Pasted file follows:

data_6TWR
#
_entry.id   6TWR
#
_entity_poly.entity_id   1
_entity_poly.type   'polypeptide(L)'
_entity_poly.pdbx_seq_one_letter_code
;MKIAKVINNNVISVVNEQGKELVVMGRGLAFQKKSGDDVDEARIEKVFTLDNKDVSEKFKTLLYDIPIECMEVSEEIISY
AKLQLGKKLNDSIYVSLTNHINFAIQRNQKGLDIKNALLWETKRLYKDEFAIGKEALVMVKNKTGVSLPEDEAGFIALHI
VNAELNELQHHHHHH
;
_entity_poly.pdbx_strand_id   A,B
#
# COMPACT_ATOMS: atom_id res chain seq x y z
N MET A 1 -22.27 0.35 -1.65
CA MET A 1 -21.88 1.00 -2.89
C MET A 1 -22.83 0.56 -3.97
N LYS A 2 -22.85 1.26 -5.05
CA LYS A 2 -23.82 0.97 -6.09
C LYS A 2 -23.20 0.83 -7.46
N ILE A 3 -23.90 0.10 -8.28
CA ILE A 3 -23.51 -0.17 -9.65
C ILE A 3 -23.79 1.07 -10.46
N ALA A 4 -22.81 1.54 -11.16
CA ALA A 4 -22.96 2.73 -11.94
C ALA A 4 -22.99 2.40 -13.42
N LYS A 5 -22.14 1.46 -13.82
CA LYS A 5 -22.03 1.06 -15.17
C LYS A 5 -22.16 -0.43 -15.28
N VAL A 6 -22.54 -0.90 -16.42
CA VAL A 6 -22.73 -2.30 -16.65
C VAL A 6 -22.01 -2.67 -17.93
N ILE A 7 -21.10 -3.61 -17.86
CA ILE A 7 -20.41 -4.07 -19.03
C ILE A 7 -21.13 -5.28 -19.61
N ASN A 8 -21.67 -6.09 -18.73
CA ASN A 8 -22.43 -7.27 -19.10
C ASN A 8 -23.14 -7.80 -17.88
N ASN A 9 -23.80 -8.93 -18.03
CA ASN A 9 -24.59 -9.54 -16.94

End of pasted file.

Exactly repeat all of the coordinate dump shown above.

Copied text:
data_6TWR
#
_entry.id   6TWR
#
_entity_poly.entity_id   1
_entity_poly.type   'polypeptide(L)'
_entity_poly.pdbx_seq_one_letter_code
;MKIAKVINNNVISVVNEQGKELVVMGRGLAFQKKSGDDVDEARIEKVFTLDNKDVSEKFKTLLYDIPIECMEVSEEIISY
AKLQLGKKLNDSIYVSLTNHINFAIQRNQKGLDIKNALLWETKRLYKDEFAIGKEALVMVKNKTGVSLPEDEAGFIALHI
VNAELNELQHHHHHH
;
_entity_poly.pdbx_strand_id   A,B
#
# COMPACT_ATOMS: atom_id res chain seq x y z
N MET A 1 -22.27 0.35 -1.65
CA MET A 1 -21.88 1.00 -2.89
C MET A 1 -22.83 0.56 -3.97
N LYS A 2 -22.85 1.26 -5.05
CA LYS A 2 -23.82 0.97 -6.09
C LYS A 2 -23.20 0.83 -7.46
N ILE A 3 -23.90 0.10 -8.28
CA ILE A 3 -23.51 -0.17 -9.65
C ILE A 3 -23.79 1.07 -10.46
N ALA A 4 -22.81 1.54 -11.16
CA ALA A 4 -22.96 2.73 -11.94
C ALA A 4 -22.99 2.40 -13.42
N LYS A 5 -22.14 1.46 -13.82
CA LYS A 5 -22.03 1.06 -15.17
C LYS A 5 -22.16 -0.43 -15.28
N VAL A 6 -22.54 -0.90 -16.42
CA VAL A 6 -22.73 -2.30 -16.65
C VAL A 6 -22.01 -2.67 -17.93
N ILE A 7 -21.10 -3.61 -17.86
CA ILE A 7 -20.41 -4.07 -19.03
C ILE A 7 -21.13 -5.28 -19.61
N ASN A 8 -21.67 -6.09 -18.73
CA ASN A 8 -22.43 -7.27 -19.10
C ASN A 8 -23.14 -7.80 -17.88
N ASN A 9 -23.80 -8.93 -18.03
CA ASN A 9 -24.59 -9.54 -16.94